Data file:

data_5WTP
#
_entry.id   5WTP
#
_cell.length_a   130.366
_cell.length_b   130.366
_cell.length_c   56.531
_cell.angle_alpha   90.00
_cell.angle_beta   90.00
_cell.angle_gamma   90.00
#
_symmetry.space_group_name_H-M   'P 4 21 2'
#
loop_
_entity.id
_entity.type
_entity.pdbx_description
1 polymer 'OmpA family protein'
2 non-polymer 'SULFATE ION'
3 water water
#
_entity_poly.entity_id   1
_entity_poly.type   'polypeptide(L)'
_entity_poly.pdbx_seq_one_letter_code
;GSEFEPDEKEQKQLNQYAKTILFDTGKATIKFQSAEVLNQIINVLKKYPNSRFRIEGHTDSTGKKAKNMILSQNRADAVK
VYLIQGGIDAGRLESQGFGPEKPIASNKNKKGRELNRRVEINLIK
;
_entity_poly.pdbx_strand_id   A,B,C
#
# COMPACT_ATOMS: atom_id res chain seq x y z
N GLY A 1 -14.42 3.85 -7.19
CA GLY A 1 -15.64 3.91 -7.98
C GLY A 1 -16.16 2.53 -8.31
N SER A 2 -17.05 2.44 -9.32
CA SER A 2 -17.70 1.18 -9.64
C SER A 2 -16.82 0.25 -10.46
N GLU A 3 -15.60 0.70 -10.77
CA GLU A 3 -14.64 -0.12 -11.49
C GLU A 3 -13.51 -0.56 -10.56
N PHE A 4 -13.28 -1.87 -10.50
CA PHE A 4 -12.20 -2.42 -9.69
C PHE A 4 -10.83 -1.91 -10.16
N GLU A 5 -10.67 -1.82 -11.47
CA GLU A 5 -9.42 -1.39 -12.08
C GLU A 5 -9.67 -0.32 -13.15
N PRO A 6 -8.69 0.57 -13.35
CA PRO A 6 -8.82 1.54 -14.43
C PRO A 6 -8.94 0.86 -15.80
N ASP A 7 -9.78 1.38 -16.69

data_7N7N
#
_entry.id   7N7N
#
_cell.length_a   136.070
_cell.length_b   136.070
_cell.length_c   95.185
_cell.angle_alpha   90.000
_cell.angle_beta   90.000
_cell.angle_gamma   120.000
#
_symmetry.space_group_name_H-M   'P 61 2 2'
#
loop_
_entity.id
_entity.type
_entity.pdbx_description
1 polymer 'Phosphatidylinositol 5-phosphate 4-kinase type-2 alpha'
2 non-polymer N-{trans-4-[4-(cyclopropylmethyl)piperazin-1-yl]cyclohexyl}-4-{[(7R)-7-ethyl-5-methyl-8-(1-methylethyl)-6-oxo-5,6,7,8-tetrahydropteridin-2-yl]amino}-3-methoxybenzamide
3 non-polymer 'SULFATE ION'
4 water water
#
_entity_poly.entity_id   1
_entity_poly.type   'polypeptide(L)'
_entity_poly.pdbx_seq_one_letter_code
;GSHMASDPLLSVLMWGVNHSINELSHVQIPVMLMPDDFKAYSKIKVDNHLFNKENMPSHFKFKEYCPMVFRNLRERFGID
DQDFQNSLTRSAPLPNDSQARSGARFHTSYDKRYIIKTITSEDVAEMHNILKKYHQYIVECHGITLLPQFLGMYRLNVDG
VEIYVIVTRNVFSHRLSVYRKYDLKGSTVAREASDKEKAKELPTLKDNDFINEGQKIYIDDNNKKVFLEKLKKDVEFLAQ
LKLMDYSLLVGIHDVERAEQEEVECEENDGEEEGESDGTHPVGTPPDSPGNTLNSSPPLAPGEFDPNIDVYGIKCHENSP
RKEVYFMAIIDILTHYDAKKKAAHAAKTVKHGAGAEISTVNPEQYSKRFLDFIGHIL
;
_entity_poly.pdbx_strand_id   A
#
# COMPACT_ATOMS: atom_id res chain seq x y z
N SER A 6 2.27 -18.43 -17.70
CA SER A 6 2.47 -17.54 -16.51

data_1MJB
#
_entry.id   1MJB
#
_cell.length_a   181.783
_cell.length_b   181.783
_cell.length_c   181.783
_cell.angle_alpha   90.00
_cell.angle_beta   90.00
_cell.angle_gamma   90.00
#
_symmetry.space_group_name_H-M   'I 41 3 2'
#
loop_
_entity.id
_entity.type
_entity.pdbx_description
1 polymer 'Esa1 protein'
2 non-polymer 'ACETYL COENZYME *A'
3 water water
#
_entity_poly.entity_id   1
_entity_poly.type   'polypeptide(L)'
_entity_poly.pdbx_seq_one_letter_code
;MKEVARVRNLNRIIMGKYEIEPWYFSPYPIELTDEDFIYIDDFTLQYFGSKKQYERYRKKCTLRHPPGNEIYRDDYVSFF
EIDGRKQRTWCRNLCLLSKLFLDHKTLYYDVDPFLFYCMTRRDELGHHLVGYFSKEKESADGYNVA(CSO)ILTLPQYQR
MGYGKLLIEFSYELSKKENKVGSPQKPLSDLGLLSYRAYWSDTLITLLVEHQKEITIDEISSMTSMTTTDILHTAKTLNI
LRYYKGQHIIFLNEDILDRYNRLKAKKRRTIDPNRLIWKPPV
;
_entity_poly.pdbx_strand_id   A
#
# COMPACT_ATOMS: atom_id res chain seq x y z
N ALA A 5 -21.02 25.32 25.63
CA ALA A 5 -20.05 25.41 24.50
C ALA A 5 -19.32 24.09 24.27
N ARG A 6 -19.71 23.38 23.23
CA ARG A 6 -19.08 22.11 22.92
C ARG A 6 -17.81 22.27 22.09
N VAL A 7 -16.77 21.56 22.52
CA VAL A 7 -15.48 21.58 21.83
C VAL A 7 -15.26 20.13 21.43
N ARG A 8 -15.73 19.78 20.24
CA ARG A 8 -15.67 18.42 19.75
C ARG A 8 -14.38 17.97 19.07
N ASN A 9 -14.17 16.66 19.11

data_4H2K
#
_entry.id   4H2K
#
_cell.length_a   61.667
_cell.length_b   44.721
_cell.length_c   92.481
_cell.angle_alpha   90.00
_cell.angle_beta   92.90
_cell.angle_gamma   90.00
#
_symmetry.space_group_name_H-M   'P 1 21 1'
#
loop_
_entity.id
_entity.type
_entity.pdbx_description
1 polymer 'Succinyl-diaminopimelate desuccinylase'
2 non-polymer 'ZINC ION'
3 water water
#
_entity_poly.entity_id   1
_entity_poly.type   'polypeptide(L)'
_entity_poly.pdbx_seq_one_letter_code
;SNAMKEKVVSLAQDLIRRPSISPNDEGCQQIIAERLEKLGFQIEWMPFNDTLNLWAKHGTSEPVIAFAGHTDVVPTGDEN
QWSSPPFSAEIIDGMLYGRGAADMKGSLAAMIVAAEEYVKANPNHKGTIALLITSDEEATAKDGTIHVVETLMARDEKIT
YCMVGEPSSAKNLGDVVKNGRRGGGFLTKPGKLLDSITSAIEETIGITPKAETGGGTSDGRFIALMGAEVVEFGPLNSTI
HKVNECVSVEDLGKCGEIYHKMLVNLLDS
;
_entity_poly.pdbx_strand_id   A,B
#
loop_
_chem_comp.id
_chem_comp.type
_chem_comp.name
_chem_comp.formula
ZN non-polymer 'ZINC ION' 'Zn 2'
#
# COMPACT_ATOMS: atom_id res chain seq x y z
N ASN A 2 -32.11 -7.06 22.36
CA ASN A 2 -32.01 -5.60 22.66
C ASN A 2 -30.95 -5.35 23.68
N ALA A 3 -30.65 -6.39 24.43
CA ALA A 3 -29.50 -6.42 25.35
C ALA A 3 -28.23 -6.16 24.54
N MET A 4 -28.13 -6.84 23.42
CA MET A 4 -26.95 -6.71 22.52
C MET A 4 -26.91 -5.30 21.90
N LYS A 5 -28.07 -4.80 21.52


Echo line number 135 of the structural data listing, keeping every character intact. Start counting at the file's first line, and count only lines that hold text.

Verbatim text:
_cell.length_a   61.667